The seeming fragmentation and accidental quality of living which I bang on about so frequently may be an illusion. I tend to treat isolated incidents as just that – separate, unrelated events with no causal links and no significance. But a chaffinch, two robins and a piece of wood suggest that I may be wrong.
Let’s start with the piece of wood. Some of you may have heard this from me before but it’s the story of the photo I use as my avatar. I started woodcarving classes when I was researching my novel The Figurehead because I wanted to know what it felt like to carve an actual figurehead. I enjoyed it so much that I still go to classes. The avatar was based on a gargoyle that’s on one of the Oxford colleges and I hung it over my garage door. One weekend when I was away, someone came in, ripped it free from its bolts and took it away. That was a while ago but I still sort of hope that maybe someone will see the object itself somewhere and tell me on Facebook where it is. If it’s found, I’ll be petitioning to restore deportation for anyone who steals a sheep, a car or anything made of wood.
The second incident is linked to this theft because I liked the first carving so much that I tried to reproduce it. The second version wasn’t as good but it was OK enough to hang on a garden wall out of sight of thieves and marauders. So there’s a causal link between the two.
Incident number three, though, is (or seemed) self-contained. It occurred in May, 2010, when a chaffinch decided to throw himself against my window. In my old blog I described it thus:
I hear a small bang and there he is, still flying but bashing his beak against the glass. And he does it again and again. I’ve just been outside to take a photo of what he must see when he makes his assault. I took it from ground level because he always flies up from there for his attack, bashing against the pane at the very top. OK, I’m not a chaffinch, but I saw nothing there that would fool me into thinking it was a good place to nest, so what’s he doing it for?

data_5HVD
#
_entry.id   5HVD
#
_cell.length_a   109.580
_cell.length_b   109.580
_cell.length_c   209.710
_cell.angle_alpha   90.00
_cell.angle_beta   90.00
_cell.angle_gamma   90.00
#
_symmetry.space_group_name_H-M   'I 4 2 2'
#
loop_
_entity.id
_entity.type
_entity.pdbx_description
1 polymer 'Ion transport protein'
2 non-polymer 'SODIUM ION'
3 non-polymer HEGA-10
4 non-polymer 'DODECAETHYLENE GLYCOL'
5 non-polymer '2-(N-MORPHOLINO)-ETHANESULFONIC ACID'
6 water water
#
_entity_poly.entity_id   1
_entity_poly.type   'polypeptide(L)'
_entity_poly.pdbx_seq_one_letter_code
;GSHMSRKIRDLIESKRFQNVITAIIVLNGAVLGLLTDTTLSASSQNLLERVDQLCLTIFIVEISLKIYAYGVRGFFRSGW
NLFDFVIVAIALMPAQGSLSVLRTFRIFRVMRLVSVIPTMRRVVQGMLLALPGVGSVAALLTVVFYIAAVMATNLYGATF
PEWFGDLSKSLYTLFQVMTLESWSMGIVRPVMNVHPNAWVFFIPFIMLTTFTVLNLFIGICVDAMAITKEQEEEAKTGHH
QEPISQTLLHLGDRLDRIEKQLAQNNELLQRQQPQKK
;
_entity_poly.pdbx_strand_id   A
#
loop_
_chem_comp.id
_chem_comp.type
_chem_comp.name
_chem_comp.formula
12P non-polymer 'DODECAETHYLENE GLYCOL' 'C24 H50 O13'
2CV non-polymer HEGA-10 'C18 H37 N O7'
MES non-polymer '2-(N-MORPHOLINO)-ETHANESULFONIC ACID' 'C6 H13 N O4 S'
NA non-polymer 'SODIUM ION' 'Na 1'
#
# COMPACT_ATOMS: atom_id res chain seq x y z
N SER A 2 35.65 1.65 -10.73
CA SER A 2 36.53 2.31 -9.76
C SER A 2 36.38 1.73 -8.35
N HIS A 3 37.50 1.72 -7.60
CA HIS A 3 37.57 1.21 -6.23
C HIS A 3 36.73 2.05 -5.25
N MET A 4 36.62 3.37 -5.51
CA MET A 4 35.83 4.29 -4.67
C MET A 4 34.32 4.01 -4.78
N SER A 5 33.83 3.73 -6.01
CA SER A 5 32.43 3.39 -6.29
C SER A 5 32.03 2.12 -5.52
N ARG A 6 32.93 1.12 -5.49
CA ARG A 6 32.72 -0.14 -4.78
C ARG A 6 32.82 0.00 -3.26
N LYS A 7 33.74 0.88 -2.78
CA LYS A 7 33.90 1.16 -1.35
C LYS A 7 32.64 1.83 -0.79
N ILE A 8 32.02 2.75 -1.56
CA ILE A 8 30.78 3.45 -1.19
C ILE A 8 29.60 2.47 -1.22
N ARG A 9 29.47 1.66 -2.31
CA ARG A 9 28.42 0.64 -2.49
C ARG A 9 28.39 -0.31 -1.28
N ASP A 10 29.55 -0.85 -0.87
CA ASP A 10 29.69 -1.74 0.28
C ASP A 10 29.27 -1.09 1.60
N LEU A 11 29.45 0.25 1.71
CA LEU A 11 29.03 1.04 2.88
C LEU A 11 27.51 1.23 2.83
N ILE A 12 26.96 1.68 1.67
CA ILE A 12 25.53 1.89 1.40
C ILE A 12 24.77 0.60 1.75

Maybe the soul of a critic has transmigrated into his body and he hates writers. Maybe he’s practising some arcane act for the next Simon Cowell show – ‘Nature’s Got Talent’ or something. Maybe he’s a chaffinch philosopher and he’s just proving that life is an illusion and ultimate satisfaction is unattainable. Whatever it is, after all his clattering against the glass, he must go home every night and say to his wife ‘My beak’s killing me’.
In June the following year, he was back and, in another attempt to penetrate the mystery, my speculations went even further.
But now, two years on, all has become clear. The chaffinch was an avian estate agent. I don’t know whether the nest-market has gone the way of the human housing market in the past few years but, if it has (and it seems likely that our Chancellor’s fiscal brutalities will have left no corner of British life intact), the chaffinch’s irrational and near-suicidal frustrations are easier to comprehend.
So how did I reach this conclusion? Well, from one angle, the window in question reflects the carving and, this year, two robins have taken up residence in a small hole in the wall behind its head. As I type, they’re busily coming and going, presumably with small items from IKEA, to turn the hole into a home. The chaffinch’s tireless search for desirable locations has obviously paid off. He himself has not returned but two of his clients have.
And so, on the evidence of these curious but now explicable contingencies, over these years, my hubristic assumptions about life’s absurdities have proved to be baseless. There is a holistic flow, drawing creatures and inanimate objects together, creating a unity of purpose, weaving from a multitude of infinitesimally tiny threads a single fabric of cosmic proportions. In short, there is meaning.